Border Protection Agency Bars Lawyers from Entering Children’s Sick Ward at Detention CentersPhoto by Mario Tama/Getty Politics News ICE
There is no room for semantic debates around this anymore: The immigrant detention centers at the U.S./Mexico border are concentration camps. If you have any doubts—and you shouldn’t—this Newsweek report will dispel those.
Per the report, several lawyers from the Human Rights Watch were denied access to a children’s sick ward by the U.S. Customs and Border Protection agency. Nicole Austin-Hillery, the U.S. Program Executive Director of the HRW, notes that the CBP’s rationale for not letting the lawyers into the area was out of fear for their health.
“We told them, ‘We don’t care. We’re not concerned about catching a cold,” Austin-Hillery said.
This news comes after Friday’s judicial order that medical officials be granted access to the concentration camps in El Paso and the Rio Grande Valley in order to evaluate the living conditions for children.
Per Newsweek, U.S. District Judge Dolly Gee issued the order after several lawyers “asked for emergency judicial intervention in the Trump administration’s treatment of migrant children after they found that the children were being held in ‘deplorable’ conditions with inadequate access to food, water and basic sanitation.”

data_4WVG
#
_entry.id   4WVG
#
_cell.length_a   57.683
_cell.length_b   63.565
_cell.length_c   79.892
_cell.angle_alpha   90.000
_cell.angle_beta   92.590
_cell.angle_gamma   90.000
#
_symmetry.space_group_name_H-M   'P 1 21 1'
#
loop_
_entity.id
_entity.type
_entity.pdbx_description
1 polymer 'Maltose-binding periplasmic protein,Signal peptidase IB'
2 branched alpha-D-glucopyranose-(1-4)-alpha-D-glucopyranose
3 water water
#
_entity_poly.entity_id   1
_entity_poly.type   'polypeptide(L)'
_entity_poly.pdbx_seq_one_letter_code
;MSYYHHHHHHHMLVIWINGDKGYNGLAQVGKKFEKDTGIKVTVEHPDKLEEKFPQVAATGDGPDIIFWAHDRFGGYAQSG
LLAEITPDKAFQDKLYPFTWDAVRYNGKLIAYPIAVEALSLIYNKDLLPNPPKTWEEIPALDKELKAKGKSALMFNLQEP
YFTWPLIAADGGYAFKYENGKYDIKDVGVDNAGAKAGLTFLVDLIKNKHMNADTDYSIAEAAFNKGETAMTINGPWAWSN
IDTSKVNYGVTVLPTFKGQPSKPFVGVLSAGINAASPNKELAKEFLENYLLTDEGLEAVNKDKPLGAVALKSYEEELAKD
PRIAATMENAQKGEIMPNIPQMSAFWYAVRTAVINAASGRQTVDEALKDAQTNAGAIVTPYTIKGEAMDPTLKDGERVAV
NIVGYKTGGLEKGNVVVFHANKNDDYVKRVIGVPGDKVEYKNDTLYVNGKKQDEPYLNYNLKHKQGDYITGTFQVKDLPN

Gee also gave the Trump administration a July 12 deadline to report on how they’ve addressed the dire living conditions.
When reflecting on her visit to a different center, Austin-Hillery notes that children didn’t have access to bathing. Many were still in the clothes they had been wearing when they arrived at the camps. A breastfeeding mother wasn’t given a cot, and had to sleep on the ground.
These are concentration camps. Beyond the massive and important questions of sanitary health, these descriptions raise further questions around mental health—how are the detainees coping with the emotional effects of living in conditions that can only be described as torturous?
Whether the Trump administration cares to address these issues remains to be seen, but we can be nearly certain that they will continue to propagandize about the representation of these concentration camps moving forward.